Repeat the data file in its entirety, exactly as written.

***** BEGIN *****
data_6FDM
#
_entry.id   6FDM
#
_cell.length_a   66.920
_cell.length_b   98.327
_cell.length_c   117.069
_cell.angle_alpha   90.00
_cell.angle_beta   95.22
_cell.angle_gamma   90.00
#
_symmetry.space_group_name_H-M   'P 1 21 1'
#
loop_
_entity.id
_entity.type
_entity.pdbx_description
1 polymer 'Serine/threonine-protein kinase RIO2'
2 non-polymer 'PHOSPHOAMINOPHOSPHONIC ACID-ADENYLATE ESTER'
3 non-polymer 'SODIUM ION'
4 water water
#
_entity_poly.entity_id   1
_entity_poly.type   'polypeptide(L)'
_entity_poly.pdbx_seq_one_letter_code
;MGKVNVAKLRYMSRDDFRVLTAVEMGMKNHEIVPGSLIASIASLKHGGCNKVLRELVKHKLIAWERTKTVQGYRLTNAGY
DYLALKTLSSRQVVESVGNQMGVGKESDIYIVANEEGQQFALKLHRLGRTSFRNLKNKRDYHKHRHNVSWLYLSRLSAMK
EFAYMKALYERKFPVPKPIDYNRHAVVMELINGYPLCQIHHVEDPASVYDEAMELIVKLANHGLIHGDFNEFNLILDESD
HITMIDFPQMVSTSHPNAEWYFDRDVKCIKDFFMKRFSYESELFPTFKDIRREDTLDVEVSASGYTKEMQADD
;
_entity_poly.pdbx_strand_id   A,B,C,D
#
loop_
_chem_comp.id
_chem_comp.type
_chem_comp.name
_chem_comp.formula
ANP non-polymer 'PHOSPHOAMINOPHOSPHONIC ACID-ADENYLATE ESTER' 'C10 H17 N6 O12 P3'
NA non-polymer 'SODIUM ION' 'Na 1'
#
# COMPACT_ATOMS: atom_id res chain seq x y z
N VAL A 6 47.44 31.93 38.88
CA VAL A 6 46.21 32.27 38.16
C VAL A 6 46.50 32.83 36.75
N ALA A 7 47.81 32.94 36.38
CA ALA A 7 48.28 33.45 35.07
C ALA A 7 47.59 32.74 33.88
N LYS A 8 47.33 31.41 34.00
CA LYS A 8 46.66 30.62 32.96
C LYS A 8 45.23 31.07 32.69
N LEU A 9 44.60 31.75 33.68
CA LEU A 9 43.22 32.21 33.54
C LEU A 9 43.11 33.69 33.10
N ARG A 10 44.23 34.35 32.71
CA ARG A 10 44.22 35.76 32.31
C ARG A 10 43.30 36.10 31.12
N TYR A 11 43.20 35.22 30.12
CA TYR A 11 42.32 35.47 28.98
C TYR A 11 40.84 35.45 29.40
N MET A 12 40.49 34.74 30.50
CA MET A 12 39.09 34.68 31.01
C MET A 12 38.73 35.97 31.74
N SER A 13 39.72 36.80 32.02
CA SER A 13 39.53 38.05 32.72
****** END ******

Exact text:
data_6FDM
#
_entry.id   6FDM
#
_cell.length_a   66.920
_cell.length_b   98.327
_cell.length_c   117.069
_cell.angle_alpha   90.00
_cell.angle_beta   95.22
_cell.angle_gamma   90.00
#
_symmetry.space_group_name_H-M   'P 1 21 1'
#
loop_
_entity.id
_entity.type
_entity.pdbx_description
1 polymer 'Serine/threonine-protein kinase RIO2'
2 non-polymer 'PHOSPHOAMINOPHOSPHONIC ACID-ADENYLATE ESTER'
3 non-polymer 'SODIUM ION'
4 water water
#
_entity_poly.entity_id   1
_entity_poly.type   'polypeptide(L)'
_entity_poly.pdbx_seq_one_letter_code
;MGKVNVAKLRYMSRDDFRVLTAVEMGMKNHEIVPGSLIASIASLKHGGCNKVLRELVKHKLIAWERTKTVQGYRLTNAGY
DYLALKTLSSRQVVESVGNQMGVGKESDIYIVANEEGQQFALKLHRLGRTSFRNLKNKRDYHKHRHNVSWLYLSRLSAMK
EFAYMKALYERKFPVPKPIDYNRHAVVMELINGYPLCQIHHVEDPASVYDEAMELIVKLANHGLIHGDFNEFNLILDESD
HITMIDFPQMVSTSHPNAEWYFDRDVKCIKDFFMKRFSYESELFPTFKDIRREDTLDVEVSASGYTKEMQADD
;
_entity_poly.pdbx_strand_id   A,B,C,D
#
loop_
_chem_comp.id
_chem_comp.type
_chem_comp.name
_chem_comp.formula
ANP non-polymer 'PHOSPHOAMINOPHOSPHONIC ACID-ADENYLATE ESTER' 'C10 H17 N6 O12 P3'
NA non-polymer 'SODIUM ION' 'Na 1'
#
# COMPACT_ATOMS: atom_id res chain seq x y z
N VAL A 6 47.44 31.93 38.88
CA VAL A 6 46.21 32.27 38.16
C VAL A 6 46.50 32.83 36.75
N ALA A 7 47.81 32.94 36.38
CA ALA A 7 48.28 33.45 35.07
C ALA A 7 47.59 32.74 33.88
N LYS A 8 47.33 31.41 34.00
CA LYS A 8 46.66 30.62 32.96
C LYS A 8 45.23 31.07 32.69
N LEU A 9 44.60 31.75 33.68
CA LEU A 9 43.22 32.21 33.54
C LEU A 9 43.11 33.69 33.10
N ARG A 10 44.23 34.35 32.71
CA ARG A 10 44.22 35.76 32.31
C ARG A 10 43.30 36.10 31.12
N TYR A 11 43.20 35.22 30.12
CA TYR A 11 42.32 35.47 28.98
C TYR A 11 40.84 35.45 29.40
N MET A 12 40.49 34.74 30.50
CA MET A 12 39.09 34.68 31.01
C MET A 12 38.73 35.97 31.74
N SER A 13 39.72 36.80 32.02
CA SER A 13 39.53 38.05 32.72